Why Winston's wrong on fees

Rupert Howell, president, IPA, London SW1

I enjoy reading Winston Fletcher's columns and, more often than not, he talks a great deal of sense. But in his article praising the commission system (Marketing, December 7) he was talking a load of old codswallop to use one of his favourite words.

The reasons why the commission system is largely rejected are well documented. First, it was designed for 'pure' ad activity. As most agencies now provide a broader offering it has become inappropriate, particularly as media and creative have split.

Second, it discourages agencies from recommending alternative communication tools to their clients where relevant. And third, it tends to commoditise a marketplace, something agencies spend most of their time helping their clients avoid.

Winston's attack on the fee-based system is also misguided. No agency that I know of charges 'taxi-meter' time fees. Rather they are resource or workload-based monthly fees typically adjusted annually. So you are rewarded for more or continuing work, and for time efficiency in better margins.

Finally, his attack on payment-by-results (PBR) is ignorant. He should read the IPA/ISBA PBR Guide, Of course agencies try their best for all their clients. But PBR allows them to earn more if they exceed expectations. In return, agencies put a minor proportion of their base fee at risk, in case good results are not achieved. Good clients want better value for money, which is not the same as cheaper. Most clients are happy to pay well as long as they have evidence they are getting real value for money. That's what PBR provides. And that leads to better relationships.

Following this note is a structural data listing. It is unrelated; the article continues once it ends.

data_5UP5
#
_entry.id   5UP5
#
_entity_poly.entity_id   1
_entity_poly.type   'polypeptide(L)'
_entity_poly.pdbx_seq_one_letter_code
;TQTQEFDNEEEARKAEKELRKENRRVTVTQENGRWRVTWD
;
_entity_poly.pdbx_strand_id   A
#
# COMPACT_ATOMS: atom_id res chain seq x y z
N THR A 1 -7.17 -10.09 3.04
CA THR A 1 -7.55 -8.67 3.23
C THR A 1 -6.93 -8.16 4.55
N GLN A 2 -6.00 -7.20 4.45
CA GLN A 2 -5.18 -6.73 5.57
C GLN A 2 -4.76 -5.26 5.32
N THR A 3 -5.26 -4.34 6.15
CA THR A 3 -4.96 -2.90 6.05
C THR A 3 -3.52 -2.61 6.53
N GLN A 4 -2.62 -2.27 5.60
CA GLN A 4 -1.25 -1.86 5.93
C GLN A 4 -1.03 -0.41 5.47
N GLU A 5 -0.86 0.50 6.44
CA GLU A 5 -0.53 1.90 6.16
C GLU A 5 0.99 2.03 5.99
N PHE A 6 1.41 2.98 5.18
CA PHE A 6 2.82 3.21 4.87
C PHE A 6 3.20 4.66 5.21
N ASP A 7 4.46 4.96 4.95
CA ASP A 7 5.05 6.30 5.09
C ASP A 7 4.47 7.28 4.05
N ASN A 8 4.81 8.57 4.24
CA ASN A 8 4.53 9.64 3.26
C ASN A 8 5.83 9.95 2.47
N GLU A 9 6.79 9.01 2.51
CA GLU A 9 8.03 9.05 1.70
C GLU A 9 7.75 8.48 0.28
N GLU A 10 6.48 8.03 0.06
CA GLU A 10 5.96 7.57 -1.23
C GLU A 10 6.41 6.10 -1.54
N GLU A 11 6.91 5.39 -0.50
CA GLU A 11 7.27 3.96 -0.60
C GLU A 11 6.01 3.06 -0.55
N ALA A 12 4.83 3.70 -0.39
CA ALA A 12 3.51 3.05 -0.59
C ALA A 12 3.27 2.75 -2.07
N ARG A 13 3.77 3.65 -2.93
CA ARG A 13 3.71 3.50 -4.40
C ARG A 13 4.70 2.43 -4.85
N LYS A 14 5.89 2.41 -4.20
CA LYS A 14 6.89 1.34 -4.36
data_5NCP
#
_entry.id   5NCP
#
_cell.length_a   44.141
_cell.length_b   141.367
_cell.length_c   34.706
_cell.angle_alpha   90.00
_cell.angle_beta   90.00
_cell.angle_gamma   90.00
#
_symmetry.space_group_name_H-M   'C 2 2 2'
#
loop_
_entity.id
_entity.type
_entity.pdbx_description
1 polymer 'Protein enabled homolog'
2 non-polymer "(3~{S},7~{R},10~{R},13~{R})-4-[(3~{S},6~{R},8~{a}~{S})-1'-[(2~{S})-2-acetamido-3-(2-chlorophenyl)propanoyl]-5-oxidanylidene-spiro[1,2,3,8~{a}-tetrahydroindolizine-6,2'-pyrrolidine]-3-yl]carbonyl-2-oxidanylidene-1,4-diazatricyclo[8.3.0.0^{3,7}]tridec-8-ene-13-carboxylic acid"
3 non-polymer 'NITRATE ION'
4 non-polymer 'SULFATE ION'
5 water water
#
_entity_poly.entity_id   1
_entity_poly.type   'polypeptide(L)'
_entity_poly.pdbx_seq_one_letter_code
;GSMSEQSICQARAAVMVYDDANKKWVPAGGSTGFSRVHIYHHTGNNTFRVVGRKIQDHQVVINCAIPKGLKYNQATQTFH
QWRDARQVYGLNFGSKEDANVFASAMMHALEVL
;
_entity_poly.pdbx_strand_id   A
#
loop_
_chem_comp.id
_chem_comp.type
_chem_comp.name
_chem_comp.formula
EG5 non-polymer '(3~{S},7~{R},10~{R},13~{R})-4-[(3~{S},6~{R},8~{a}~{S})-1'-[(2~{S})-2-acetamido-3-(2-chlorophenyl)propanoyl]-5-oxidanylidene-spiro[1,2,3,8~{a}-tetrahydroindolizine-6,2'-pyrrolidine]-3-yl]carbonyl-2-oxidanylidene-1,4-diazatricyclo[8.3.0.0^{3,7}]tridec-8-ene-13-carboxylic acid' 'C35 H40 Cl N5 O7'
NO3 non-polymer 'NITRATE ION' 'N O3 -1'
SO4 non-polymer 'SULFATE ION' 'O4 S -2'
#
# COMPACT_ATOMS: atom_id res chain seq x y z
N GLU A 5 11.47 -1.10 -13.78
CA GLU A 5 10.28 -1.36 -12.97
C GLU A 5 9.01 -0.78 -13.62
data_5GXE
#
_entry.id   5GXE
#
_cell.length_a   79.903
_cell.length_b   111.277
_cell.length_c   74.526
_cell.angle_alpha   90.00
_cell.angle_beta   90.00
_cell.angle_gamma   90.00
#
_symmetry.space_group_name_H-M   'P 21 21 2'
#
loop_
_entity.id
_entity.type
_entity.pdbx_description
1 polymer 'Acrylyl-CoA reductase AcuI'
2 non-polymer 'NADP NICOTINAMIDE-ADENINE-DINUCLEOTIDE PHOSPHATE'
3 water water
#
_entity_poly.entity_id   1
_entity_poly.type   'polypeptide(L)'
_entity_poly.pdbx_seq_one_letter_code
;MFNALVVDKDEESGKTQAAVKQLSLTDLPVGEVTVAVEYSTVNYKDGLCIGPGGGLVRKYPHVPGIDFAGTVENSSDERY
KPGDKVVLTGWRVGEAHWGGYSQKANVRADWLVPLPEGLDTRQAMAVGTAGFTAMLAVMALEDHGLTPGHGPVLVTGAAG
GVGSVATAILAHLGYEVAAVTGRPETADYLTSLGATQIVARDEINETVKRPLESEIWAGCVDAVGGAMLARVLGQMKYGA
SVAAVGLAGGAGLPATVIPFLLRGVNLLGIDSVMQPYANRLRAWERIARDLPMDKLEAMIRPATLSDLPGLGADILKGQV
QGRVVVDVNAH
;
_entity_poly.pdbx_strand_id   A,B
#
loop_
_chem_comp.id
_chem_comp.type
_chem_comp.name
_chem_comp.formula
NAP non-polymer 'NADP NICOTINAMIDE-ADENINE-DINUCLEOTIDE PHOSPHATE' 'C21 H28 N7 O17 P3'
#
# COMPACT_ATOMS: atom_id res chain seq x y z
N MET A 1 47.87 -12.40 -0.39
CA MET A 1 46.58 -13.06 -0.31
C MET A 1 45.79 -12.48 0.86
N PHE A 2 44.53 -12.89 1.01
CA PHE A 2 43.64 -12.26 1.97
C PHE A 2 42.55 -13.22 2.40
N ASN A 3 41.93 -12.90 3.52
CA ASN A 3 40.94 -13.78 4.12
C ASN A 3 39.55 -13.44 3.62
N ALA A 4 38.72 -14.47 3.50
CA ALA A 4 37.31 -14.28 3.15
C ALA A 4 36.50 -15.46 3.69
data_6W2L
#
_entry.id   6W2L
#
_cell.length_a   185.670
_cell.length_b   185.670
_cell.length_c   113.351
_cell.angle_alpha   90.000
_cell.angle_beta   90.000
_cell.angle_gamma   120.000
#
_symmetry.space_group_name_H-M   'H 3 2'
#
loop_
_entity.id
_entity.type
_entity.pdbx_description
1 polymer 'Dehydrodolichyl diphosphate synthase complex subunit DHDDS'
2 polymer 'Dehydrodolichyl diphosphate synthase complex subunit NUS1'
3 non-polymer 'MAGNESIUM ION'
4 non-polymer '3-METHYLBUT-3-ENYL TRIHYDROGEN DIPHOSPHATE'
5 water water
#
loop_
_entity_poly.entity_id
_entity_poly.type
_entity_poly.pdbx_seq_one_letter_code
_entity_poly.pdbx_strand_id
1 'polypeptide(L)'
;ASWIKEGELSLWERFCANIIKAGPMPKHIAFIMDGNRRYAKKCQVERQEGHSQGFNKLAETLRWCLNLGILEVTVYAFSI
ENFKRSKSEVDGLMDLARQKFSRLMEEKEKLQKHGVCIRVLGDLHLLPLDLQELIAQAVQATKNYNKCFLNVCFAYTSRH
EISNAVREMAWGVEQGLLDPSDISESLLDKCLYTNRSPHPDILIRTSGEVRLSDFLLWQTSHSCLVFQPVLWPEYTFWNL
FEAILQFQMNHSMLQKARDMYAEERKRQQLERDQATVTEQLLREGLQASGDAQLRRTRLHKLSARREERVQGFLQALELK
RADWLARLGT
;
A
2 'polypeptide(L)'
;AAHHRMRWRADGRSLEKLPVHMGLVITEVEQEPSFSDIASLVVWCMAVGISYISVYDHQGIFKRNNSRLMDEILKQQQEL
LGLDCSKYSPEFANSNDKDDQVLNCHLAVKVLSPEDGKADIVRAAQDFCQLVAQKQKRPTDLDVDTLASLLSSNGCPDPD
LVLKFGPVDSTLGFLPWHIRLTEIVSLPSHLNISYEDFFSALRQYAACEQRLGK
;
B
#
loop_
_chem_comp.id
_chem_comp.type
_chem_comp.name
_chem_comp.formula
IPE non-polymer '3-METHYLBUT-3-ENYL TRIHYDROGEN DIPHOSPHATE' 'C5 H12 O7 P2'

Gap's 'Holiday' work is perfect for these multi-cultural times

Nancy Aston, account manager, Consultancy + Marketing, London W1

Isn't Sue Unerman the one who has missed the point of Gap using 'Holiday' for their Christmas-time ads? (Marketing, December 7).

Gap is very much known as a US company, the clothes are based on the all-American college style and using the 'Holiday' theme reinforces its positioning as such.

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